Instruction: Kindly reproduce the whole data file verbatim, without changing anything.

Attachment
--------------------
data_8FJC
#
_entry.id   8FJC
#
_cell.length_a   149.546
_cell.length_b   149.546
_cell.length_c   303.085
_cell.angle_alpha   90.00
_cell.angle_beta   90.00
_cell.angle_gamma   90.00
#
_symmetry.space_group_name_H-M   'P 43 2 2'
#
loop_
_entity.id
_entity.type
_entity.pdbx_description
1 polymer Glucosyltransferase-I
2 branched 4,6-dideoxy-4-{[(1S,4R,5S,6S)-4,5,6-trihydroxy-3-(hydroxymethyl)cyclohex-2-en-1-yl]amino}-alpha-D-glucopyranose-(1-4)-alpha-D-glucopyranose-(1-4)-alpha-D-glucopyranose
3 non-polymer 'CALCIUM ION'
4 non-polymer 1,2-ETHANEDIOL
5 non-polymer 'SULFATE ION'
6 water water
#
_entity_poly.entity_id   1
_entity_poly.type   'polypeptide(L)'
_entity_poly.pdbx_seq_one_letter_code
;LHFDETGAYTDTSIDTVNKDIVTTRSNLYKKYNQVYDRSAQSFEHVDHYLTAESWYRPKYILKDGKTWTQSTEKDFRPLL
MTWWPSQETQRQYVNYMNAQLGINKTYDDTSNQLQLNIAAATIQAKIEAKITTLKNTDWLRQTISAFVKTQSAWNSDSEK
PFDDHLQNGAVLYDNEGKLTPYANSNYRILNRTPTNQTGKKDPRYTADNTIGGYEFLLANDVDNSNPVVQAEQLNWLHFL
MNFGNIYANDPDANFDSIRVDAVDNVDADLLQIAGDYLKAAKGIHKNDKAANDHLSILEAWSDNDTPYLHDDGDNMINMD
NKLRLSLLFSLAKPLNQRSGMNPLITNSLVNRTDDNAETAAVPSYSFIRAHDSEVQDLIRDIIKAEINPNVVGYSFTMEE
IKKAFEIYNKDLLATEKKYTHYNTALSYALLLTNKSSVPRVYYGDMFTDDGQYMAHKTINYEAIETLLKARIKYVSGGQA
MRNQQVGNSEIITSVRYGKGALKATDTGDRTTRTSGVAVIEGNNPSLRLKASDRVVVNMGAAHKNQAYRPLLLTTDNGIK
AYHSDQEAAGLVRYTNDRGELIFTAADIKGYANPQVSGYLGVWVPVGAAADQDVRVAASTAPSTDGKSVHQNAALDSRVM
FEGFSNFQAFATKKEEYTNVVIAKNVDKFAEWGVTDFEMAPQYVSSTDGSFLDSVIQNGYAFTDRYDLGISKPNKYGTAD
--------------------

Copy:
data_8FJC
#
_entry.id   8FJC
#
_cell.length_a   149.546
_cell.length_b   149.546
_cell.length_c   303.085
_cell.angle_alpha   90.00
_cell.angle_beta   90.00
_cell.angle_gamma   90.00
#
_symmetry.space_group_name_H-M   'P 43 2 2'
#
loop_
_entity.id
_entity.type
_entity.pdbx_description
1 polymer Glucosyltransferase-I
2 branched 4,6-dideoxy-4-{[(1S,4R,5S,6S)-4,5,6-trihydroxy-3-(hydroxymethyl)cyclohex-2-en-1-yl]amino}-alpha-D-glucopyranose-(1-4)-alpha-D-glucopyranose-(1-4)-alpha-D-glucopyranose
3 non-polymer 'CALCIUM ION'
4 non-polymer 1,2-ETHANEDIOL
5 non-polymer 'SULFATE ION'
6 water water
#
_entity_poly.entity_id   1
_entity_poly.type   'polypeptide(L)'
_entity_poly.pdbx_seq_one_letter_code
;LHFDETGAYTDTSIDTVNKDIVTTRSNLYKKYNQVYDRSAQSFEHVDHYLTAESWYRPKYILKDGKTWTQSTEKDFRPLL
MTWWPSQETQRQYVNYMNAQLGINKTYDDTSNQLQLNIAAATIQAKIEAKITTLKNTDWLRQTISAFVKTQSAWNSDSEK
PFDDHLQNGAVLYDNEGKLTPYANSNYRILNRTPTNQTGKKDPRYTADNTIGGYEFLLANDVDNSNPVVQAEQLNWLHFL
MNFGNIYANDPDANFDSIRVDAVDNVDADLLQIAGDYLKAAKGIHKNDKAANDHLSILEAWSDNDTPYLHDDGDNMINMD
NKLRLSLLFSLAKPLNQRSGMNPLITNSLVNRTDDNAETAAVPSYSFIRAHDSEVQDLIRDIIKAEINPNVVGYSFTMEE
IKKAFEIYNKDLLATEKKYTHYNTALSYALLLTNKSSVPRVYYGDMFTDDGQYMAHKTINYEAIETLLKARIKYVSGGQA
MRNQQVGNSEIITSVRYGKGALKATDTGDRTTRTSGVAVIEGNNPSLRLKASDRVVVNMGAAHKNQAYRPLLLTTDNGIK
AYHSDQEAAGLVRYTNDRGELIFTAADIKGYANPQVSGYLGVWVPVGAAADQDVRVAASTAPSTDGKSVHQNAALDSRVM
FEGFSNFQAFATKKEEYTNVVIAKNVDKFAEWGVTDFEMAPQYVSSTDGSFLDSVIQNGYAFTDRYDLGISKPNKYGTAD